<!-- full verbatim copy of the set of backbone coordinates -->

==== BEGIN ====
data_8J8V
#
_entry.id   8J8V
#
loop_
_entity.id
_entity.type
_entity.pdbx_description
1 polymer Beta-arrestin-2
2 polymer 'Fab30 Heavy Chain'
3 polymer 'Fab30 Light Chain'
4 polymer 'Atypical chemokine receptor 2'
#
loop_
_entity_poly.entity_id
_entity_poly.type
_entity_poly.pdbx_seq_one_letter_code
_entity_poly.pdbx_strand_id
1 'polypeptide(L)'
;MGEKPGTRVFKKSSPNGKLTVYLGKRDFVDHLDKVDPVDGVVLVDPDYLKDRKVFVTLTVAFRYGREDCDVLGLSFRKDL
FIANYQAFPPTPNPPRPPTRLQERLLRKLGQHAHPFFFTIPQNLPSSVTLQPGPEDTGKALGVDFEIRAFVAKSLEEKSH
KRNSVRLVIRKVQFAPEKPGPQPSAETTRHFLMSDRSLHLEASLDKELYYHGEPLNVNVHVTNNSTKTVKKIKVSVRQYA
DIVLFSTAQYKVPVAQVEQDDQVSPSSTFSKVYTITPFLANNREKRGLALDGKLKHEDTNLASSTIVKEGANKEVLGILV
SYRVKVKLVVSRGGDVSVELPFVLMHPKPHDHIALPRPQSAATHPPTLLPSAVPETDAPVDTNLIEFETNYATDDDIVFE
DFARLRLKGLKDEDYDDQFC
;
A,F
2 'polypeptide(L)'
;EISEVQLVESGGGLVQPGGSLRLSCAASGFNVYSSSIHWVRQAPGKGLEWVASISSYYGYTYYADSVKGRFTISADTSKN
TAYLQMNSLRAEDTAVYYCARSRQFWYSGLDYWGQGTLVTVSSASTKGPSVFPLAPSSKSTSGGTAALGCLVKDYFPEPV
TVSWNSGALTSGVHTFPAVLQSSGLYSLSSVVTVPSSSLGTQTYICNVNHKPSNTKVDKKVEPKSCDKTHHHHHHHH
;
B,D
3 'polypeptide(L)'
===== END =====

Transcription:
data_8J8V
#
_entry.id   8J8V
#
loop_
_entity.id
_entity.type
_entity.pdbx_description
1 polymer Beta-arrestin-2
2 polymer 'Fab30 Heavy Chain'
3 polymer 'Fab30 Light Chain'
4 polymer 'Atypical chemokine receptor 2'
#
loop_
_entity_poly.entity_id
_entity_poly.type
_entity_poly.pdbx_seq_one_letter_code
_entity_poly.pdbx_strand_id
1 'polypeptide(L)'
;MGEKPGTRVFKKSSPNGKLTVYLGKRDFVDHLDKVDPVDGVVLVDPDYLKDRKVFVTLTVAFRYGREDCDVLGLSFRKDL
FIANYQAFPPTPNPPRPPTRLQERLLRKLGQHAHPFFFTIPQNLPSSVTLQPGPEDTGKALGVDFEIRAFVAKSLEEKSH
KRNSVRLVIRKVQFAPEKPGPQPSAETTRHFLMSDRSLHLEASLDKELYYHGEPLNVNVHVTNNSTKTVKKIKVSVRQYA
DIVLFSTAQYKVPVAQVEQDDQVSPSSTFSKVYTITPFLANNREKRGLALDGKLKHEDTNLASSTIVKEGANKEVLGILV
SYRVKVKLVVSRGGDVSVELPFVLMHPKPHDHIALPRPQSAATHPPTLLPSAVPETDAPVDTNLIEFETNYATDDDIVFE
DFARLRLKGLKDEDYDDQFC
;
A,F
2 'polypeptide(L)'
;EISEVQLVESGGGLVQPGGSLRLSCAASGFNVYSSSIHWVRQAPGKGLEWVASISSYYGYTYYADSVKGRFTISADTSKN
TAYLQMNSLRAEDTAVYYCARSRQFWYSGLDYWGQGTLVTVSSASTKGPSVFPLAPSSKSTSGGTAALGCLVKDYFPEPV
TVSWNSGALTSGVHTFPAVLQSSGLYSLSSVVTVPSSSLGTQTYICNVNHKPSNTKVDKKVEPKSCDKTHHHHHHHH
;
B,D
3 'polypeptide(L)'